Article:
Cyberattacks and data breaches are nothing new to the enterprise, which has been contending with outside threats ever since the business world went digital and moved its operations online. But today's threat landscape is dramatically different from the threat landscape of a decade ago, or even five years ago. More and more threats emerge every day, and as more and more resources connect to the Internet, cybercriminals are finding ever more ingenious ways to hack the enterprise. Just ask Target or The Home Depot.
In such a risky environment, organizations can no longer depend on the network security technologies that have served them well in the past. The growth of cloud computing in large enterprise environments renders traditional perimeter security measures like firewalls and network access control (NAC) less than adequate to protect sensitive corporate data. Meanwhile, the essentially reactive nature of traditional antivirus and malware protection endpoint software leaves numerous vulnerabilities for zero-day exploits: the periods between patch releases are rife with new attacks.
Fortunately for the security- or compliance-conscious organization, today's technology trends also hold out hope for newer and better cybersecurity solutions. Among those trends, Big Data analytics is one of the most promising. A number of major security firms now take advantage of Big Data's ability to harvest and rapidly analyze all kinds of data. These firms use Big Data analytics to crowdsource large-scale threat and cybersecurity databases, which their security solutions can then leverage for much more rapid and accurate threat detection.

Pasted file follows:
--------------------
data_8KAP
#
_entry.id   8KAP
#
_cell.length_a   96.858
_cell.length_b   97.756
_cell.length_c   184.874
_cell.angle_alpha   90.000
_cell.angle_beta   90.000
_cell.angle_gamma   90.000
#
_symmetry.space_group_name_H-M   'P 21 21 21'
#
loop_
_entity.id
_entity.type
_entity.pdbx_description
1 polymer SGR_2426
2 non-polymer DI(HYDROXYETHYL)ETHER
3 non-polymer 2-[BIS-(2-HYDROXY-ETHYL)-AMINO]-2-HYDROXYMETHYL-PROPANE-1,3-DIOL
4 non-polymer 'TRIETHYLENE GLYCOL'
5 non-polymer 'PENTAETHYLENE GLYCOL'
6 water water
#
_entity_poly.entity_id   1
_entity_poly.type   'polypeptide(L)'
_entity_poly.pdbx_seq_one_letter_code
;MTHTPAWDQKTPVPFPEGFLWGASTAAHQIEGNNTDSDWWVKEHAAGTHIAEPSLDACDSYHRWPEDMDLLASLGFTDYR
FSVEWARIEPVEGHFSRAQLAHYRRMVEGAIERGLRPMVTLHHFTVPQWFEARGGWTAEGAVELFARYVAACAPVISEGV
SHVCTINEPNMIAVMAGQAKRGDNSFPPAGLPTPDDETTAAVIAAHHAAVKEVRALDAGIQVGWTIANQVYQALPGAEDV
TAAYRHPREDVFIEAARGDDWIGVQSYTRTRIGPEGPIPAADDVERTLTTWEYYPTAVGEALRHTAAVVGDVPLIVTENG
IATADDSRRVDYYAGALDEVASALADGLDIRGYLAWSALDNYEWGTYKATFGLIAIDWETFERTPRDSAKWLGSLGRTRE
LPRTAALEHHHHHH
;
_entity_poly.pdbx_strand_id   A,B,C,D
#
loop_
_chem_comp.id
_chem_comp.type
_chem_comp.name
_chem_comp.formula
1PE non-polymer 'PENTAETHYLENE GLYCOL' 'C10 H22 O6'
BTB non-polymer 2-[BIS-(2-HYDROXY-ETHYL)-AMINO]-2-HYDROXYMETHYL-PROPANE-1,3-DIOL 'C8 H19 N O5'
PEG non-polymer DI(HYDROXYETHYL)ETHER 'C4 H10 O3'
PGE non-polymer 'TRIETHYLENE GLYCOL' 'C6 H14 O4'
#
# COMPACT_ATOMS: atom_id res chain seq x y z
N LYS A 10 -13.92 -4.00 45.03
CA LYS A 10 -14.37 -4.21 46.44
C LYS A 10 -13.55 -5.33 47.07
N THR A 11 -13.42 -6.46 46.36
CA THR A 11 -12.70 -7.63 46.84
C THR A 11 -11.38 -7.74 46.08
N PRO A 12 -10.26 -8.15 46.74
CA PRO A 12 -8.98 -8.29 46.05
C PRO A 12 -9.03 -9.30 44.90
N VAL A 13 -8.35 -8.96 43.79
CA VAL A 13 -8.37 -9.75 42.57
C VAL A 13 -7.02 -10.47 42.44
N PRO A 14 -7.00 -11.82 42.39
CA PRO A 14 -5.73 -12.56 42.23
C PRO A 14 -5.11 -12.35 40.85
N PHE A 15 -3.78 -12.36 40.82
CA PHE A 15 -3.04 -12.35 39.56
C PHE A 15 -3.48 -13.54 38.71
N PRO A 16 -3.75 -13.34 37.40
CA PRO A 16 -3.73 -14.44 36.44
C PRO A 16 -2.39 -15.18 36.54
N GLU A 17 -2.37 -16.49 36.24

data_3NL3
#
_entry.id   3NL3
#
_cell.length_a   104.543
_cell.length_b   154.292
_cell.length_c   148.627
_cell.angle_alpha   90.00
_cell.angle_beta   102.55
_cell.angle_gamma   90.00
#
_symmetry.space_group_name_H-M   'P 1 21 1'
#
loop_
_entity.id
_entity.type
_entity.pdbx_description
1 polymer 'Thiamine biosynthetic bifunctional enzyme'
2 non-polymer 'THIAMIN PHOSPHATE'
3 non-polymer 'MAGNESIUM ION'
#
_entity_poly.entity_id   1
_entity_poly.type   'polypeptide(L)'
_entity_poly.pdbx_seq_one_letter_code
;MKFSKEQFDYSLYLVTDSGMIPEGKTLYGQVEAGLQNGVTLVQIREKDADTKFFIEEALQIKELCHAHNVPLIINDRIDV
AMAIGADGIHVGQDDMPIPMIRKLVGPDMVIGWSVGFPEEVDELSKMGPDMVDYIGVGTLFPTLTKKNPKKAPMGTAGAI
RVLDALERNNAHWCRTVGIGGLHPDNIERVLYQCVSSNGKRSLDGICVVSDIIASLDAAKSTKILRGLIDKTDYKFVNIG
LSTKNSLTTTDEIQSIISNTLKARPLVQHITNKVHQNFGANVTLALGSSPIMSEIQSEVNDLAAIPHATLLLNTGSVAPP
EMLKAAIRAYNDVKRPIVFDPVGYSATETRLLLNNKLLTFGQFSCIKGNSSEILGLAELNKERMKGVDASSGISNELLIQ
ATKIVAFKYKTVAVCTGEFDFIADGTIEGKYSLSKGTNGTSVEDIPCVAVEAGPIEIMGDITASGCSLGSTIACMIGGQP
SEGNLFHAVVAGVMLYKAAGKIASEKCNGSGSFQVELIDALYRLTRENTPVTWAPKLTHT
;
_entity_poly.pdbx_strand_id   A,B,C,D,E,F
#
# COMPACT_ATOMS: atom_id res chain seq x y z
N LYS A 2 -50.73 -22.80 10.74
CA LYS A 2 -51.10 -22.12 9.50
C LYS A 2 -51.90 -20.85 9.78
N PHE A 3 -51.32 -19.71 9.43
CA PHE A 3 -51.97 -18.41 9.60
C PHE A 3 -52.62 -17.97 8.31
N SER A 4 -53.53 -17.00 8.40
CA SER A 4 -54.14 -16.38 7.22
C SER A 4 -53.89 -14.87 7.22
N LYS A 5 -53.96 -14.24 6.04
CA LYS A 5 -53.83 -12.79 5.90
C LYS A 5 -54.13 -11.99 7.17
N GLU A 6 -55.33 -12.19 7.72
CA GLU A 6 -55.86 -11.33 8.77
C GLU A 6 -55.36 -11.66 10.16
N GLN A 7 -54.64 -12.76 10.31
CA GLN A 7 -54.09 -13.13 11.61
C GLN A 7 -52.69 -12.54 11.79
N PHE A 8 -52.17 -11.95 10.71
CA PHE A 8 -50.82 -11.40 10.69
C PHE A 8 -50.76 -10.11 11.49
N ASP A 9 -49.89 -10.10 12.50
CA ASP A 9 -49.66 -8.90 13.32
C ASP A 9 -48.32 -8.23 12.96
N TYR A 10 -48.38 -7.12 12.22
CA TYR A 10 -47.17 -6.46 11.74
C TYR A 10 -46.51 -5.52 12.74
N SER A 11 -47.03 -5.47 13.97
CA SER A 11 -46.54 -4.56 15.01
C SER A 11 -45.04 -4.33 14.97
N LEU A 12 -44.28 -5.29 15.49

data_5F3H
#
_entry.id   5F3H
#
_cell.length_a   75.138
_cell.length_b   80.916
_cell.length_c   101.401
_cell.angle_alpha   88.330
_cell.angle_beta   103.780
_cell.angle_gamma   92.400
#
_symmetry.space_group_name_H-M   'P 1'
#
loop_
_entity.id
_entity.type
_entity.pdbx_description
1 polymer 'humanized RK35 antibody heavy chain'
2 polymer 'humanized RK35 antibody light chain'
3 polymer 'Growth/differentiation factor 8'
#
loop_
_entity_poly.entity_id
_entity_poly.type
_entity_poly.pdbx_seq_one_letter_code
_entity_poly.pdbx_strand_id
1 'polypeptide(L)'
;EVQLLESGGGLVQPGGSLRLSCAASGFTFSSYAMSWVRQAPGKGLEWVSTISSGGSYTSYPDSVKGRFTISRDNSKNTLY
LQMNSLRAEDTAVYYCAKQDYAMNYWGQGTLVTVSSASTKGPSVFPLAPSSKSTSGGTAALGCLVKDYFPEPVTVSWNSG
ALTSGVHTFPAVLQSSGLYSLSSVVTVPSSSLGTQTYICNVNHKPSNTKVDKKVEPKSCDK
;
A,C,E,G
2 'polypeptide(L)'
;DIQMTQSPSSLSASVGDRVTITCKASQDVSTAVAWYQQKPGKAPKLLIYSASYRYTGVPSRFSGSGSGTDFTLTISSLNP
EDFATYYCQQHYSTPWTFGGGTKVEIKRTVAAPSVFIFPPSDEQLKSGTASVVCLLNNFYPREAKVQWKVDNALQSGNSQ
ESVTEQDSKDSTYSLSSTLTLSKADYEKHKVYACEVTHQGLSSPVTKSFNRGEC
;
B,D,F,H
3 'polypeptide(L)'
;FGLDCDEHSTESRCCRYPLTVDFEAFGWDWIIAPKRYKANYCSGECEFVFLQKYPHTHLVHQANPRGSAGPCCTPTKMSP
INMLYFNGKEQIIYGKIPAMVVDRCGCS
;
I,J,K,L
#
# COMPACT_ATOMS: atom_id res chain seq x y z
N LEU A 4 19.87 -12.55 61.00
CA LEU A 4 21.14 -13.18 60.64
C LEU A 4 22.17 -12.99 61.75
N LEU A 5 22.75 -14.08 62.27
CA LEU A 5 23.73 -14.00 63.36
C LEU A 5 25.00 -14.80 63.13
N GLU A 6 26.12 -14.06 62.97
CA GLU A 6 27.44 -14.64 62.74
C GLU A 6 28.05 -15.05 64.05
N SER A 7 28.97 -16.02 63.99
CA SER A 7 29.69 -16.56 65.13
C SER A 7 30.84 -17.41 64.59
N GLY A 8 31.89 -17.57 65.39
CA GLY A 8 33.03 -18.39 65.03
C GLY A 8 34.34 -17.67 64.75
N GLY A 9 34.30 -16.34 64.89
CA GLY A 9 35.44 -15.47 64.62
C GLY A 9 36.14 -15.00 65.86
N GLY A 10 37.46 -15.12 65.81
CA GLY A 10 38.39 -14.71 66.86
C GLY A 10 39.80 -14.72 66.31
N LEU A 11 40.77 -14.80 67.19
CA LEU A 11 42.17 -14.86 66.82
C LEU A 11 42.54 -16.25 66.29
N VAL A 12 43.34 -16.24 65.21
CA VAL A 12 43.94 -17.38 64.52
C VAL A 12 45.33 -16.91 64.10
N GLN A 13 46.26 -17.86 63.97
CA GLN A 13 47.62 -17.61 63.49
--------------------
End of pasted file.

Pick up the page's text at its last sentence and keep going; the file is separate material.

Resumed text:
The use of this kind of threat intelligence promises to prevent data breaches much more effectively than the reactive cybersecurity technologies of the past could. In very broad strokes, this is how it works:
- Infrastructure or endpoint security solutions at Enterprise A detect anomalous activity. In the course of quarantining and analysis, the anomalous activity is determined to be malicious and data about it is uploaded to the centralized threat intelligence database.
- The same type of anomalous activity is detected at Enterprise B, but this time, security solutions connected to the threat intelligence database are able to immediately recognize the behavior as malicious and address it at once. Yet more data are added to the database.
- Lather, rinse, and repeat at every organization whose security architecture connects to the threat intelligence database. A large number of potential attacks and data breaches are stopped in their tracks, before a single organization is breached. Disaster is averted anywhere the threat intelligence database is in use.
Cloud computing offers many ways to further leverage threat intelligence, too. Many security firms now offer cloud-based sandboxing and threat analysis, quarantining suspicious activities in a safe, cloud-based environment where the code is allowed to run and deliver its payload in order to provide yet more information about the virus or malware for the threat intelligence database.
What it all adds up to is increased security that is delivered in real time, protecting enterprises as they are probed rather than after the fact. Disasters are averted, and organizations can do business as usual.
Are you ready to begin offering threat intelligence services to your customers? If you need to learn more, speak with an Ingram Micro Networking and Security specialist today.